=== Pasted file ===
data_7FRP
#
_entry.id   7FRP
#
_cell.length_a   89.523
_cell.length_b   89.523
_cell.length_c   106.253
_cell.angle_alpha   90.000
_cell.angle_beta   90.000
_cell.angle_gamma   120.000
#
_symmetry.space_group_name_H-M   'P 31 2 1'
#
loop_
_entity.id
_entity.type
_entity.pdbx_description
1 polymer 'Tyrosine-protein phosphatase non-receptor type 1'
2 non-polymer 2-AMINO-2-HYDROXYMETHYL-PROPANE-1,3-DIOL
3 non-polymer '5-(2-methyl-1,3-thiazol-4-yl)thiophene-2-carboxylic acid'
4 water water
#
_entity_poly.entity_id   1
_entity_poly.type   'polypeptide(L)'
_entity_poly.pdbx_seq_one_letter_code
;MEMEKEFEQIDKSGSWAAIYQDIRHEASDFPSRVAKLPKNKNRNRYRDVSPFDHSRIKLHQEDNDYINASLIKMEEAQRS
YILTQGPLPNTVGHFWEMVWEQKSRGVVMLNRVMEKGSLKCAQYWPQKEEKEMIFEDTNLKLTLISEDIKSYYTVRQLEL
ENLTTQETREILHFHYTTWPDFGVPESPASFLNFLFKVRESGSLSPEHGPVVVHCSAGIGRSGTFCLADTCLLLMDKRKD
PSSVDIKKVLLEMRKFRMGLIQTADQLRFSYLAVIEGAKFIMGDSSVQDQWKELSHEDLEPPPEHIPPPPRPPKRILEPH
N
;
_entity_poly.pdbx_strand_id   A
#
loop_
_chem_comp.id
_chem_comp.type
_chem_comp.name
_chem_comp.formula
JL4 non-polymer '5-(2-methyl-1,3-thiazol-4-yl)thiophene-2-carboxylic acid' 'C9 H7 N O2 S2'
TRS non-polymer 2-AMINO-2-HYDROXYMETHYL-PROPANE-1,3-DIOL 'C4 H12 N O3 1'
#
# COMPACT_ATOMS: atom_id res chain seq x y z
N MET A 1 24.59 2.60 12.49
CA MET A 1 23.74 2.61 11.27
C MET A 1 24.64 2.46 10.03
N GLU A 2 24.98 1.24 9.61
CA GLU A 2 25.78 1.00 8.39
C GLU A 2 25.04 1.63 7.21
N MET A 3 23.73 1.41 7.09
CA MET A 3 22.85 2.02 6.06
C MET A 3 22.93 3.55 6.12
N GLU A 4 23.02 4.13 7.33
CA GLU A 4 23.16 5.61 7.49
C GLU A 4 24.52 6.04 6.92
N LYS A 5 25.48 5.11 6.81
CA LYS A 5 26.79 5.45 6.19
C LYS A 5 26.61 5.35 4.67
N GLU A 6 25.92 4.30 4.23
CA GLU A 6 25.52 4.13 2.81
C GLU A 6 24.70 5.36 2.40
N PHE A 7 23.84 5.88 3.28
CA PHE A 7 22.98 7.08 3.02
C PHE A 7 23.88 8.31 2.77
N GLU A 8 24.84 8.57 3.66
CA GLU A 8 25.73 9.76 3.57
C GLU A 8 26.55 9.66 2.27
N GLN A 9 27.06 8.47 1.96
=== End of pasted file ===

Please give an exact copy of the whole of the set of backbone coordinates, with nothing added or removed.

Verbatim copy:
data_7FRP
#
_entry.id   7FRP
#
_cell.length_a   89.523
_cell.length_b   89.523
_cell.length_c   106.253
_cell.angle_alpha   90.000
_cell.angle_beta   90.000
_cell.angle_gamma   120.000
#
_symmetry.space_group_name_H-M   'P 31 2 1'
#
loop_
_entity.id
_entity.type
_entity.pdbx_description
1 polymer 'Tyrosine-protein phosphatase non-receptor type 1'
2 non-polymer 2-AMINO-2-HYDROXYMETHYL-PROPANE-1,3-DIOL
3 non-polymer '5-(2-methyl-1,3-thiazol-4-yl)thiophene-2-carboxylic acid'
4 water water
#
_entity_poly.entity_id   1
_entity_poly.type   'polypeptide(L)'
_entity_poly.pdbx_seq_one_letter_code
;MEMEKEFEQIDKSGSWAAIYQDIRHEASDFPSRVAKLPKNKNRNRYRDVSPFDHSRIKLHQEDNDYINASLIKMEEAQRS
YILTQGPLPNTVGHFWEMVWEQKSRGVVMLNRVMEKGSLKCAQYWPQKEEKEMIFEDTNLKLTLISEDIKSYYTVRQLEL
ENLTTQETREILHFHYTTWPDFGVPESPASFLNFLFKVRESGSLSPEHGPVVVHCSAGIGRSGTFCLADTCLLLMDKRKD
PSSVDIKKVLLEMRKFRMGLIQTADQLRFSYLAVIEGAKFIMGDSSVQDQWKELSHEDLEPPPEHIPPPPRPPKRILEPH
N
;
_entity_poly.pdbx_strand_id   A
#
loop_
_chem_comp.id
_chem_comp.type
_chem_comp.name
_chem_comp.formula
JL4 non-polymer '5-(2-methyl-1,3-thiazol-4-yl)thiophene-2-carboxylic acid' 'C9 H7 N O2 S2'
TRS non-polymer 2-AMINO-2-HYDROXYMETHYL-PROPANE-1,3-DIOL 'C4 H12 N O3 1'
#
# COMPACT_ATOMS: atom_id res chain seq x y z
N MET A 1 24.59 2.60 12.49
CA MET A 1 23.74 2.61 11.27
C MET A 1 24.64 2.46 10.03
N GLU A 2 24.98 1.24 9.61
CA GLU A 2 25.78 1.00 8.39
C GLU A 2 25.04 1.63 7.21
N MET A 3 23.73 1.41 7.09
CA MET A 3 22.85 2.02 6.06
C MET A 3 22.93 3.55 6.12
N GLU A 4 23.02 4.13 7.33
CA GLU A 4 23.16 5.61 7.49
C GLU A 4 24.52 6.04 6.92
N LYS A 5 25.48 5.11 6.81
CA LYS A 5 26.79 5.45 6.19
C LYS A 5 26.61 5.35 4.67
N GLU A 6 25.92 4.30 4.23
CA GLU A 6 25.52 4.13 2.81
C GLU A 6 24.70 5.36 2.40
N PHE A 7 23.84 5.88 3.28
CA PHE A 7 22.98 7.08 3.02
C PHE A 7 23.88 8.31 2.77
N GLU A 8 24.84 8.57 3.66
CA GLU A 8 25.73 9.76 3.57
C GLU A 8 26.55 9.66 2.27
N GLN A 9 27.06 8.47 1.96